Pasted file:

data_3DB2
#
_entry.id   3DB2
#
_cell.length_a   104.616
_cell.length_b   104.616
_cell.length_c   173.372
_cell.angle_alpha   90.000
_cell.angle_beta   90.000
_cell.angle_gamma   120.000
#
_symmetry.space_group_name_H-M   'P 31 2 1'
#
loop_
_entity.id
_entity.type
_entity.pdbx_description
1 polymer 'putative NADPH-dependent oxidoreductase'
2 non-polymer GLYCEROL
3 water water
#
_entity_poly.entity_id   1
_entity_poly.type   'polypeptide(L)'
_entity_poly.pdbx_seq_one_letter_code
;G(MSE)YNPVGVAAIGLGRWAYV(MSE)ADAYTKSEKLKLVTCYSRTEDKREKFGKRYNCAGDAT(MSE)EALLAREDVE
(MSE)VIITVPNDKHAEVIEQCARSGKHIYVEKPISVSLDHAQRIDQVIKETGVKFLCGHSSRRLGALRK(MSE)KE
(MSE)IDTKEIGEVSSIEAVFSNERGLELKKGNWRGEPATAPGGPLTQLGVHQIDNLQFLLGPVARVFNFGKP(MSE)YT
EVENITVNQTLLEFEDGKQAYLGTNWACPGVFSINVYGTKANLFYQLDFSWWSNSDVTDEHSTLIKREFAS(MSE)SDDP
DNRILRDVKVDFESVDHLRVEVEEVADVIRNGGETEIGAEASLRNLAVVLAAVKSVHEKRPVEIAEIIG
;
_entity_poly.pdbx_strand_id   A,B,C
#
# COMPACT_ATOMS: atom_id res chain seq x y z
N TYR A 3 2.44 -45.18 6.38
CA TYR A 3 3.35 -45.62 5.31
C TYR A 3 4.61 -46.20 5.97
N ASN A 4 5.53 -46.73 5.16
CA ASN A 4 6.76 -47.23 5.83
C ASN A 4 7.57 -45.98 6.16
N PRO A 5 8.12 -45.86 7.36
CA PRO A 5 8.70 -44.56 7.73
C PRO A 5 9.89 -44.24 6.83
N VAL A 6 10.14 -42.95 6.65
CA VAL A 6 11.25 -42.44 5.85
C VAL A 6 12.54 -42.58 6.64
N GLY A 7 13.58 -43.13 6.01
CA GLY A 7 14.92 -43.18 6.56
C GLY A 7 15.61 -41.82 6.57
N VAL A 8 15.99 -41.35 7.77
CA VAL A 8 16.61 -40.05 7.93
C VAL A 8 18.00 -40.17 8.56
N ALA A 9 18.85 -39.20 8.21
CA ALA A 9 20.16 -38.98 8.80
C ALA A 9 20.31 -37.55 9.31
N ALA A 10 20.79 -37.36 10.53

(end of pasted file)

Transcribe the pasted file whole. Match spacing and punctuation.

data_3DB2
#
_entry.id   3DB2
#
_cell.length_a   104.616
_cell.length_b   104.616
_cell.length_c   173.372
_cell.angle_alpha   90.000
_cell.angle_beta   90.000
_cell.angle_gamma   120.000
#
_symmetry.space_group_name_H-M   'P 31 2 1'
#
loop_
_entity.id
_entity.type
_entity.pdbx_description
1 polymer 'putative NADPH-dependent oxidoreductase'
2 non-polymer GLYCEROL
3 water water
#
_entity_poly.entity_id   1
_entity_poly.type   'polypeptide(L)'
_entity_poly.pdbx_seq_one_letter_code
;G(MSE)YNPVGVAAIGLGRWAYV(MSE)ADAYTKSEKLKLVTCYSRTEDKREKFGKRYNCAGDAT(MSE)EALLAREDVE
(MSE)VIITVPNDKHAEVIEQCARSGKHIYVEKPISVSLDHAQRIDQVIKETGVKFLCGHSSRRLGALRK(MSE)KE
(MSE)IDTKEIGEVSSIEAVFSNERGLELKKGNWRGEPATAPGGPLTQLGVHQIDNLQFLLGPVARVFNFGKP(MSE)YT
EVENITVNQTLLEFEDGKQAYLGTNWACPGVFSINVYGTKANLFYQLDFSWWSNSDVTDEHSTLIKREFAS(MSE)SDDP
DNRILRDVKVDFESVDHLRVEVEEVADVIRNGGETEIGAEASLRNLAVVLAAVKSVHEKRPVEIAEIIG
;
_entity_poly.pdbx_strand_id   A,B,C
#
# COMPACT_ATOMS: atom_id res chain seq x y z
N TYR A 3 2.44 -45.18 6.38
CA TYR A 3 3.35 -45.62 5.31
C TYR A 3 4.61 -46.20 5.97
N ASN A 4 5.53 -46.73 5.16
CA ASN A 4 6.76 -47.23 5.83
C ASN A 4 7.57 -45.98 6.16
N PRO A 5 8.12 -45.86 7.36
CA PRO A 5 8.70 -44.56 7.73
C PRO A 5 9.89 -44.24 6.83
N VAL A 6 10.14 -42.95 6.65
CA VAL A 6 11.25 -42.44 5.85
C VAL A 6 12.54 -42.58 6.64
N GLY A 7 13.58 -43.13 6.01
CA GLY A 7 14.92 -43.18 6.56
C GLY A 7 15.61 -41.82 6.57
N VAL A 8 15.99 -41.35 7.77
CA VAL A 8 16.61 -40.05 7.93
C VAL A 8 18.00 -40.17 8.56
N ALA A 9 18.85 -39.20 8.21
CA ALA A 9 20.16 -38.98 8.80
C ALA A 9 20.31 -37.55 9.31
N ALA A 10 20.79 -37.36 10.53